Bastards Border Cycling Club celebrates Juárez culture, public space

JUAREZ—Dozens of cyclists move forward in organized chaos alongside the channelized Rio Bravo. Within sight of the steel wall topped with concertina wire that divides Mexico from the United States, they reveled in the miles-long concrete expanse, blasting music, sprinting, pulling wheelies.

The Bastards Border Cycling Club celebrates Juárez arts and culture through cycling. The collective formed in May 2021, when a group of college friends with a shared love of bikes started organizing weekly rides. Every Thursday night, dozens of people ride 10 to 20-mile routes to visit attractions like downtown cantinas and the Juárez Art Museum. Sundays they embark on long rides outside the city.

Cyclists across the globe advocate for space on roadways and respect from drivers. But these riders are taking on another challenge: reinvigorating public space and culture in a city that developed a reputation for violence. Members say the increasing popularity of cycling is making the streets safer. Border Bastards is one of many cycling clubs and collectives in Juárez, while the local and state government have gradually invested in bike infrastructure.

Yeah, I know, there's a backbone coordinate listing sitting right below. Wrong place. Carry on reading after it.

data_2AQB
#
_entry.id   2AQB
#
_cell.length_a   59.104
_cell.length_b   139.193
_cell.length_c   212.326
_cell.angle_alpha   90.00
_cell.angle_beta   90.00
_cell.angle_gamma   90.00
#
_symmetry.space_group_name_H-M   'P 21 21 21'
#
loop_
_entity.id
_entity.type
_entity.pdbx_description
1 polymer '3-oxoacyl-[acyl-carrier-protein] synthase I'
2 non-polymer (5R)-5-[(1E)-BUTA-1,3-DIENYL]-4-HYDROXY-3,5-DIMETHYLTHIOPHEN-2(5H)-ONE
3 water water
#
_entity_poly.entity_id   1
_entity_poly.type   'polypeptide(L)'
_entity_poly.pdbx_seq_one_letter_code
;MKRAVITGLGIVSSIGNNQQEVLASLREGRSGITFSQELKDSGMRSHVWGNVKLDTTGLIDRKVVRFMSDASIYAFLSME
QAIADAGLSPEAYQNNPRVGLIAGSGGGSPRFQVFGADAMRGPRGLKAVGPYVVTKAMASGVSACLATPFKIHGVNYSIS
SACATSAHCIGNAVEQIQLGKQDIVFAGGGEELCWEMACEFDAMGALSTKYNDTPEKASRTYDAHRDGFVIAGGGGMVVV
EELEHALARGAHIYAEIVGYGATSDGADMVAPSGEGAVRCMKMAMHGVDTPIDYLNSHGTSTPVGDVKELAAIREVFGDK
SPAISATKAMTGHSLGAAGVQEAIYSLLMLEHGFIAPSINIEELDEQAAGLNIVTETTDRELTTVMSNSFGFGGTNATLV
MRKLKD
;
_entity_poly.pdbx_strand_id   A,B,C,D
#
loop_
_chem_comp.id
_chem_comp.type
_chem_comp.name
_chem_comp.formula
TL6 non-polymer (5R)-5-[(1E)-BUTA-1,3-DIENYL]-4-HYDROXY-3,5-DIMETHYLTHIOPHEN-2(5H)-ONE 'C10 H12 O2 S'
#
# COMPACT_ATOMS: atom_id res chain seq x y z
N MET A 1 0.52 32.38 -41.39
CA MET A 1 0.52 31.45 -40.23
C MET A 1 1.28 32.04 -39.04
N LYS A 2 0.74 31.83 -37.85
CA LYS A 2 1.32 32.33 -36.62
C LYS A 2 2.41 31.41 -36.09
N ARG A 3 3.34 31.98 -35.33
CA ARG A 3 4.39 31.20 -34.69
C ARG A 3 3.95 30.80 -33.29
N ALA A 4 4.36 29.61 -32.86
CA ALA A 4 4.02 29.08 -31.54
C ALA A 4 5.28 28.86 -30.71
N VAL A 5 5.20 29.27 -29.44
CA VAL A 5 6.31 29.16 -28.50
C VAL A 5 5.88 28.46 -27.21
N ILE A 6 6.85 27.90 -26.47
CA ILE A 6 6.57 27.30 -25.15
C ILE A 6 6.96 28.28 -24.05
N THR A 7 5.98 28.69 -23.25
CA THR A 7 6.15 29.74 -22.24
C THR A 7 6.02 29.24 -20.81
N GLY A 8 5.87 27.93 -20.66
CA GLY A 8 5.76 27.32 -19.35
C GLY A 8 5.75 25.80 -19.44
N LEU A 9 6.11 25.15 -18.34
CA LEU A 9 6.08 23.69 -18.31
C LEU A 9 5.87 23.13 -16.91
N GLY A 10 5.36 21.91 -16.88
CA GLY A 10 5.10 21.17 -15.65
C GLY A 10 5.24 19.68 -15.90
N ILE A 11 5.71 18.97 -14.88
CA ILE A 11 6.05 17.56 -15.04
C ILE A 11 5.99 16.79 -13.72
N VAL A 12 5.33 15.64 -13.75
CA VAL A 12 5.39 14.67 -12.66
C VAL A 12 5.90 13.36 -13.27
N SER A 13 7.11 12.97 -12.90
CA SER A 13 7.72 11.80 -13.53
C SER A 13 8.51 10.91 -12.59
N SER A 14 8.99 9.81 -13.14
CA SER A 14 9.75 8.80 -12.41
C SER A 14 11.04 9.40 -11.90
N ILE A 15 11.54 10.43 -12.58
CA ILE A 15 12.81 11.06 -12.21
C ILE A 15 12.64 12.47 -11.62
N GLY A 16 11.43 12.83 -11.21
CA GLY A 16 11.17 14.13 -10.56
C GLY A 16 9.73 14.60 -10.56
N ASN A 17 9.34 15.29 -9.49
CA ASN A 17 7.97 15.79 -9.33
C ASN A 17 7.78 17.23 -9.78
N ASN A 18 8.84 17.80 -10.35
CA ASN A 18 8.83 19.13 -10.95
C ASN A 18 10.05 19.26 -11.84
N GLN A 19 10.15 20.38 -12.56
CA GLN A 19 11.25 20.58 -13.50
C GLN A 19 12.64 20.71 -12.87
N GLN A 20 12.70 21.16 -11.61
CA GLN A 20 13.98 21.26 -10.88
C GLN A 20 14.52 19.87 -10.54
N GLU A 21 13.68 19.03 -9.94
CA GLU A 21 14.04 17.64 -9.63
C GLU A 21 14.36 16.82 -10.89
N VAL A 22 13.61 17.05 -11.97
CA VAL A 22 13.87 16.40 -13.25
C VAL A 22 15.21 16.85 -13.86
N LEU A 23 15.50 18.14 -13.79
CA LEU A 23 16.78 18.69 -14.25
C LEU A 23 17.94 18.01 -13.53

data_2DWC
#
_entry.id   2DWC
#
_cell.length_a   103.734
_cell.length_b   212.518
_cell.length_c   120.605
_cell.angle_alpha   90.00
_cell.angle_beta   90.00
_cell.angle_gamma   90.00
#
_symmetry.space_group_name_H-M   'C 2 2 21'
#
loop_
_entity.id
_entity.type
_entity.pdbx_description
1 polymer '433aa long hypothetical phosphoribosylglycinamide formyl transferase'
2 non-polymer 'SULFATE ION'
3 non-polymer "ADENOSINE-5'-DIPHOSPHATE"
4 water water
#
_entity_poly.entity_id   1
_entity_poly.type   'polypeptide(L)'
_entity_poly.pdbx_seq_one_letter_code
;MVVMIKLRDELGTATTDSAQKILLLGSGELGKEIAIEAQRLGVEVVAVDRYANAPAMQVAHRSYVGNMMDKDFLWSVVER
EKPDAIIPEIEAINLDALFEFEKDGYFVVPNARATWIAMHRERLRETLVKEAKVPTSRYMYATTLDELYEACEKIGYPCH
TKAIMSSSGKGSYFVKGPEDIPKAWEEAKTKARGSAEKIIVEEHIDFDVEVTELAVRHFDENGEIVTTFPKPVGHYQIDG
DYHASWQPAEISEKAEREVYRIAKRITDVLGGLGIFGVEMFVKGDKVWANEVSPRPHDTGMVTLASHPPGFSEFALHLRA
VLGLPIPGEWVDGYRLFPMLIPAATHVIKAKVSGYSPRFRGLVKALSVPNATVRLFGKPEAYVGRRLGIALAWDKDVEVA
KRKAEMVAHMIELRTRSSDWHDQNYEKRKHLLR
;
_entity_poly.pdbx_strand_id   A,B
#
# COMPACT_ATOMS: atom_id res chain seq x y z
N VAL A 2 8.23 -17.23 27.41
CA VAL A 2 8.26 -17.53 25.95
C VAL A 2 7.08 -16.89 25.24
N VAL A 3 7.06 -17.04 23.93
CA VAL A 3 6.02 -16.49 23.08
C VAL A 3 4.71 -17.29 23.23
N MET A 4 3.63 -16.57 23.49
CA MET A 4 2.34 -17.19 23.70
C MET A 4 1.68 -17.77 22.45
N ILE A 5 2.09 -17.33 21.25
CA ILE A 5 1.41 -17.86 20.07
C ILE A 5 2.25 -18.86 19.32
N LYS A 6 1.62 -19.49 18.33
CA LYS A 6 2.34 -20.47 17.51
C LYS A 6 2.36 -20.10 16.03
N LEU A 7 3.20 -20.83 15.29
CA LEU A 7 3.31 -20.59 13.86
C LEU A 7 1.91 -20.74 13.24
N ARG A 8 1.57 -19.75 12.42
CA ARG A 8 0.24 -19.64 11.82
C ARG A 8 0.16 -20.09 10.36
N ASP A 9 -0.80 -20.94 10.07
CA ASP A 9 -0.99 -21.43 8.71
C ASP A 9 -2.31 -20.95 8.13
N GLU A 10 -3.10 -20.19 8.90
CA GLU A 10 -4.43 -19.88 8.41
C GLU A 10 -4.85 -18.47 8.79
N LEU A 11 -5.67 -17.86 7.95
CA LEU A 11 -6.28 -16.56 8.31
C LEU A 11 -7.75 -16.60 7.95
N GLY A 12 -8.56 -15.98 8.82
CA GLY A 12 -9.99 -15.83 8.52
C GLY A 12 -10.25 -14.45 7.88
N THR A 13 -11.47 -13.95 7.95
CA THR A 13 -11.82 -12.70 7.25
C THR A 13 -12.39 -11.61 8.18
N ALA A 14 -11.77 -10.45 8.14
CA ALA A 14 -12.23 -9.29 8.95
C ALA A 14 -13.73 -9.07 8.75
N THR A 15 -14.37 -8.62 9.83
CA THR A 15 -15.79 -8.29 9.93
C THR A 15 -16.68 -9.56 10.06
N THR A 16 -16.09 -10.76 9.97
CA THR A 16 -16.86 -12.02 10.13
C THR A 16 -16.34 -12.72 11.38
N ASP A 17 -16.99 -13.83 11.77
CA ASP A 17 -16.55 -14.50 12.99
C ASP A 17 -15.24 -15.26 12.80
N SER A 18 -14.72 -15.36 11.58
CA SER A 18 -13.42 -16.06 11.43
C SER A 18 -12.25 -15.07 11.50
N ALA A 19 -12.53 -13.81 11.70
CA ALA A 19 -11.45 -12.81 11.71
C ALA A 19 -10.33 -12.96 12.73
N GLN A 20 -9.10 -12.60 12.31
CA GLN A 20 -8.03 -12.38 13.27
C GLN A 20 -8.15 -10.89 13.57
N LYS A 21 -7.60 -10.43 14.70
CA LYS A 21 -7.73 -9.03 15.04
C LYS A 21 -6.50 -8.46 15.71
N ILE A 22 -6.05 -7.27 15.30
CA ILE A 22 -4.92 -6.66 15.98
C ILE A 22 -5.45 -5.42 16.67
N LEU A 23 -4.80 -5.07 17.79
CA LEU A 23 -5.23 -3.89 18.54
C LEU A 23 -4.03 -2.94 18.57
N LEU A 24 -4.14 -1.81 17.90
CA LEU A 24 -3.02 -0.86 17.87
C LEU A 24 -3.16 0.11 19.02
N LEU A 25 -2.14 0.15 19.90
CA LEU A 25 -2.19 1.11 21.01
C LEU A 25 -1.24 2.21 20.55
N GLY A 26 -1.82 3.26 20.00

“We’re discovering Juárez together,” said Jorge Castillo, one of the group’s founders. “And we’re trying to change the image of Ciudad Juárez.”

More:El Paso Cyclists welcomes back members from Juárez amid relaxed border restrictions

On a brisk spring evening, Castillo pedaled like clockwork on a black Aventon fixed gear alongside the channelized river, talking into a walkie-talkie in his right hand. Raúl Medina was on the other end of the line, radioing ahead when the riders at the end of the group fall behind.

“This is public space, after all,” Castillo said while riding. “This is one of the few places you don’t have to deal with the traffic.”

The ride in the river channel captures the spirit of Bastards: bringing life to public spaces that most people ignore or avoid.

Cyclists ride down the side of the channelized Rio Grande in March 2022.

More:Border art collective unveils Rio Grande mural depicting migration history in El Paso, Juárez

Bicyclists celebrate their hometown

Castillo, Medina and other friends started Border Bastards Cycling Club and invited anyone to join the rides. They say the name emerged from their feelings living in Juárez: a city that grew rapidly out of the desert, a place where cultures and countries collide.

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